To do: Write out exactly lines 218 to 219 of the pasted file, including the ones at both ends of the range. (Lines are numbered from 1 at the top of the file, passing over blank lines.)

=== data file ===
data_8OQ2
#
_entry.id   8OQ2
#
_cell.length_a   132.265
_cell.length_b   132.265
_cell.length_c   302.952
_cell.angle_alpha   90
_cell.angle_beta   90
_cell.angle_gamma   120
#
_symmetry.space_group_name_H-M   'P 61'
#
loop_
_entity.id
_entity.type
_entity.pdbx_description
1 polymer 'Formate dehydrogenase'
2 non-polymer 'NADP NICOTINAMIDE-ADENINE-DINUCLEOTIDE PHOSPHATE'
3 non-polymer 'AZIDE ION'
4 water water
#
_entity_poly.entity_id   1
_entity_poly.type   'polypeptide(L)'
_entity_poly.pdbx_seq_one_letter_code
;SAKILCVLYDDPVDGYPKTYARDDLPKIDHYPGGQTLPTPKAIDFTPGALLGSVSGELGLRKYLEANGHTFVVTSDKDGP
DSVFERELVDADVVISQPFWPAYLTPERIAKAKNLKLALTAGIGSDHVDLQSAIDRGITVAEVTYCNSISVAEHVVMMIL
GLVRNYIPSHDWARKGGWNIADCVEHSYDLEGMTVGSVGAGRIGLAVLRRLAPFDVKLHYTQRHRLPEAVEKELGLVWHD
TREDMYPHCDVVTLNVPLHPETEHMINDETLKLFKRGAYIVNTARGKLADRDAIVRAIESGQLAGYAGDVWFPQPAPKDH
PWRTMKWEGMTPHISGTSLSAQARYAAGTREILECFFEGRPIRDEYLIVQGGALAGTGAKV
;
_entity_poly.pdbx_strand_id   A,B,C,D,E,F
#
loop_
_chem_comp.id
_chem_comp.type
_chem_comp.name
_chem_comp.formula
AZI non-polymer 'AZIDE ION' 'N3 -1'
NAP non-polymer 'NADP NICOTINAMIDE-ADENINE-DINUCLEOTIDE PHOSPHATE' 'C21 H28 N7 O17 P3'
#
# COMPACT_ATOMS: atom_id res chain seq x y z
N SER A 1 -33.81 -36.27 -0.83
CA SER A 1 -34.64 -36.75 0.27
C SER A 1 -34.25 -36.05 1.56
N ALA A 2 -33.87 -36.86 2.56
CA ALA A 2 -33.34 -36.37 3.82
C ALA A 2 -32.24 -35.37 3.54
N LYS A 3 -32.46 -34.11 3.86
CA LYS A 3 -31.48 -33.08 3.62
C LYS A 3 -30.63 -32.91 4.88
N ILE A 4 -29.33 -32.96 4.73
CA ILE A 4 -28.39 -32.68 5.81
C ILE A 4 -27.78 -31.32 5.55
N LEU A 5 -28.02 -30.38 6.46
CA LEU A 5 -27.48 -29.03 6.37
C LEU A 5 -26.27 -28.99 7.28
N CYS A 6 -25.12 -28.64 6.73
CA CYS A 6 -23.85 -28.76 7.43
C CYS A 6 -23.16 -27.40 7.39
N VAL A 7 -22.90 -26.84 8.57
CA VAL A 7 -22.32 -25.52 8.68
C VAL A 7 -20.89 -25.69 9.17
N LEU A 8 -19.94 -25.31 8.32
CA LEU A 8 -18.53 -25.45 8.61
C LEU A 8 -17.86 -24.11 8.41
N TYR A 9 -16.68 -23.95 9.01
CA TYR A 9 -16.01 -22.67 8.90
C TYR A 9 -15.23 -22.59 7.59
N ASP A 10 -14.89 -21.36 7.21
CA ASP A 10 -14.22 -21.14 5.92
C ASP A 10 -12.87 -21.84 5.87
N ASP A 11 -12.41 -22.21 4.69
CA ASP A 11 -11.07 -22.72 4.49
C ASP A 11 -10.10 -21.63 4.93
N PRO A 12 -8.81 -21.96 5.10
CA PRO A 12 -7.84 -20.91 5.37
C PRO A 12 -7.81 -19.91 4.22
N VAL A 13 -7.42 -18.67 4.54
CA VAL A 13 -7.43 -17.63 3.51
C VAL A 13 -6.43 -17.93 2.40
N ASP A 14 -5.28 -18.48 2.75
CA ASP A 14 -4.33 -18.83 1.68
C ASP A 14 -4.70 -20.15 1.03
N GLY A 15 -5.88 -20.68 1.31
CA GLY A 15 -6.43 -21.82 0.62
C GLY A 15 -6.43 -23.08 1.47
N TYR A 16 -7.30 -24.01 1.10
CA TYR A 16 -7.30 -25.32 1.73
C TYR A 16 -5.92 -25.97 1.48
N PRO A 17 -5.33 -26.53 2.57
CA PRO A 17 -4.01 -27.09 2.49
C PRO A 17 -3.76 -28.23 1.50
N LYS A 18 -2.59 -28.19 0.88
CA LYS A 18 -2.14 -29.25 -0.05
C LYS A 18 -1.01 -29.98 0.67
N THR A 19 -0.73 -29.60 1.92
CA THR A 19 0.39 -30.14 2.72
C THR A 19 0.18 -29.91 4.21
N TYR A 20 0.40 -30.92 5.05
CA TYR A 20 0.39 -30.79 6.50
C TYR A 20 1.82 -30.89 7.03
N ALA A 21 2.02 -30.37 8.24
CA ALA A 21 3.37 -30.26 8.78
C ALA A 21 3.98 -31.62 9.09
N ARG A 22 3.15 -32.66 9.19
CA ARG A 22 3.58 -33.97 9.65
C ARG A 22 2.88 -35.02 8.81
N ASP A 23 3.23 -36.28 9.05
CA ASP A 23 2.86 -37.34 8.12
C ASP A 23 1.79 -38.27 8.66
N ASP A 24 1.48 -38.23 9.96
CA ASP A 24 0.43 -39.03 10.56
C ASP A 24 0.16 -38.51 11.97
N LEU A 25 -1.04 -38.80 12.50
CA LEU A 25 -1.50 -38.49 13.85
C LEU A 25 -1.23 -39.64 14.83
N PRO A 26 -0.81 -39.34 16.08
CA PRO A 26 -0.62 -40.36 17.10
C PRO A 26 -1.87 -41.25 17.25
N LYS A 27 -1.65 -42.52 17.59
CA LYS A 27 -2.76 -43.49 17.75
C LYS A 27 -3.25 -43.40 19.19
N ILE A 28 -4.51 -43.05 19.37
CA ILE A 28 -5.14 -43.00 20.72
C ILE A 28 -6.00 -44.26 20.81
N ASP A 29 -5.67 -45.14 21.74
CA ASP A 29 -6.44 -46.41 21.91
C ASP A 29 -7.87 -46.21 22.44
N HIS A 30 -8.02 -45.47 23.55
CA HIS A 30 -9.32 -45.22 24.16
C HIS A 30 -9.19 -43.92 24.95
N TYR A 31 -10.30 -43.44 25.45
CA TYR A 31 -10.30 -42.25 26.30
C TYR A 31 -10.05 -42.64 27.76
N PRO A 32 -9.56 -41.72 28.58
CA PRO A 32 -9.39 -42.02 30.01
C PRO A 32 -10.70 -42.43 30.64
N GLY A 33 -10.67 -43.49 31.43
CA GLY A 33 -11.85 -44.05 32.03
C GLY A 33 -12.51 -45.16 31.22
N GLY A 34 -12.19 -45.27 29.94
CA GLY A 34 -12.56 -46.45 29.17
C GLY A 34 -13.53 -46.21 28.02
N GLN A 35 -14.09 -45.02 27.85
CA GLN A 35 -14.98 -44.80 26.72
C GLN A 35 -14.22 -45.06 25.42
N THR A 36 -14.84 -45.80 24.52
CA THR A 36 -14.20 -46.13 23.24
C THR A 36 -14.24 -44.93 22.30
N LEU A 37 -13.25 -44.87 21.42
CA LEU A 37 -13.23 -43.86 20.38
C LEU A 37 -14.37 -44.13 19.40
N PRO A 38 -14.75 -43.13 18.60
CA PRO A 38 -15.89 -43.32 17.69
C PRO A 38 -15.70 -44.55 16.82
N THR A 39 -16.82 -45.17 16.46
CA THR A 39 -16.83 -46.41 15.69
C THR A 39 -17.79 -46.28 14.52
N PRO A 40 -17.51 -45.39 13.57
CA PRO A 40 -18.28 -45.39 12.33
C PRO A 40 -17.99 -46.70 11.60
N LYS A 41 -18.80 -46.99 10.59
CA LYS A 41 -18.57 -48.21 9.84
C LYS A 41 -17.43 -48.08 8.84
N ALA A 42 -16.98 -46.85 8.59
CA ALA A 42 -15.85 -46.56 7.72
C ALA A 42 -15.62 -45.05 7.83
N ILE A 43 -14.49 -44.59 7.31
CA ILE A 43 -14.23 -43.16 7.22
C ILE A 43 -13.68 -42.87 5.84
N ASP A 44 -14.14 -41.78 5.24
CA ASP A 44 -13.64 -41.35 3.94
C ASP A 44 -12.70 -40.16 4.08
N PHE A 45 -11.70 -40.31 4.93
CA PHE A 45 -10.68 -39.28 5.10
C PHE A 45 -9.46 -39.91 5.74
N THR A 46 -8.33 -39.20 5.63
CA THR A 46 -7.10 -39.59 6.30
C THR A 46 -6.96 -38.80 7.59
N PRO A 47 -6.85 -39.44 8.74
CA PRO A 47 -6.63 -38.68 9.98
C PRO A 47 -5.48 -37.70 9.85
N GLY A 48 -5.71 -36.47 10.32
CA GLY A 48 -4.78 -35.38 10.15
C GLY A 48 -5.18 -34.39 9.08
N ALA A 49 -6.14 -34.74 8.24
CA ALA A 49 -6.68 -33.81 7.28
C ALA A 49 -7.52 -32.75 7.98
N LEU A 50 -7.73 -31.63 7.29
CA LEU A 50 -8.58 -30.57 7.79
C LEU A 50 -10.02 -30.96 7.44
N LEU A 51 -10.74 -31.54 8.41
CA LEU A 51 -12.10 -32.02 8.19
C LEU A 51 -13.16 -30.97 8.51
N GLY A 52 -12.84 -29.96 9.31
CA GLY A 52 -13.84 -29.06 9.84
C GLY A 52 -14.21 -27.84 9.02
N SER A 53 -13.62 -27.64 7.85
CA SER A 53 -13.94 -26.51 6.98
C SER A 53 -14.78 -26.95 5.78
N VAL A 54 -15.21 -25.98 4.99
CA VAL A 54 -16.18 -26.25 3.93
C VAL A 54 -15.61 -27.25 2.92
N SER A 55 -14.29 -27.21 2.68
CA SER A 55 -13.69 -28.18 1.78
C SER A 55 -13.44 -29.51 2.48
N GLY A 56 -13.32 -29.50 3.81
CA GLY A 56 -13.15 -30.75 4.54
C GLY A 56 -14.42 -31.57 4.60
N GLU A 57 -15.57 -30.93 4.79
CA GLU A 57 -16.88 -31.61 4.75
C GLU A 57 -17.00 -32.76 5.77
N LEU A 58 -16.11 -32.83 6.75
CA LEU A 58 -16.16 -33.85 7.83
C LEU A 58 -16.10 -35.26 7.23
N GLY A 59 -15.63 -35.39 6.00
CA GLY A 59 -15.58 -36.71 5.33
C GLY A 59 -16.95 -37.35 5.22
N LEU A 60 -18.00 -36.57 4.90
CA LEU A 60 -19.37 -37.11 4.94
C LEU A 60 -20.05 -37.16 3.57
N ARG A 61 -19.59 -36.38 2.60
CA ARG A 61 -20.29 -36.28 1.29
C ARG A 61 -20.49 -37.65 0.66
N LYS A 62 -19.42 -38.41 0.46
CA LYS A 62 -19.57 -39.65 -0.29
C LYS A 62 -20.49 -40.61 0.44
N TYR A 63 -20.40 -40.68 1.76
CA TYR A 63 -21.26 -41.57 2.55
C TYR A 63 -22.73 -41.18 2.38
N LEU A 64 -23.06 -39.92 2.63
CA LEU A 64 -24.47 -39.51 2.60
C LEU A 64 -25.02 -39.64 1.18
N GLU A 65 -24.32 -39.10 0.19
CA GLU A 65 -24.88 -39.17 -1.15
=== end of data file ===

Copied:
CA GLY A 59 -15.58 -36.71 5.33
C GLY A 59 -16.95 -37.35 5.22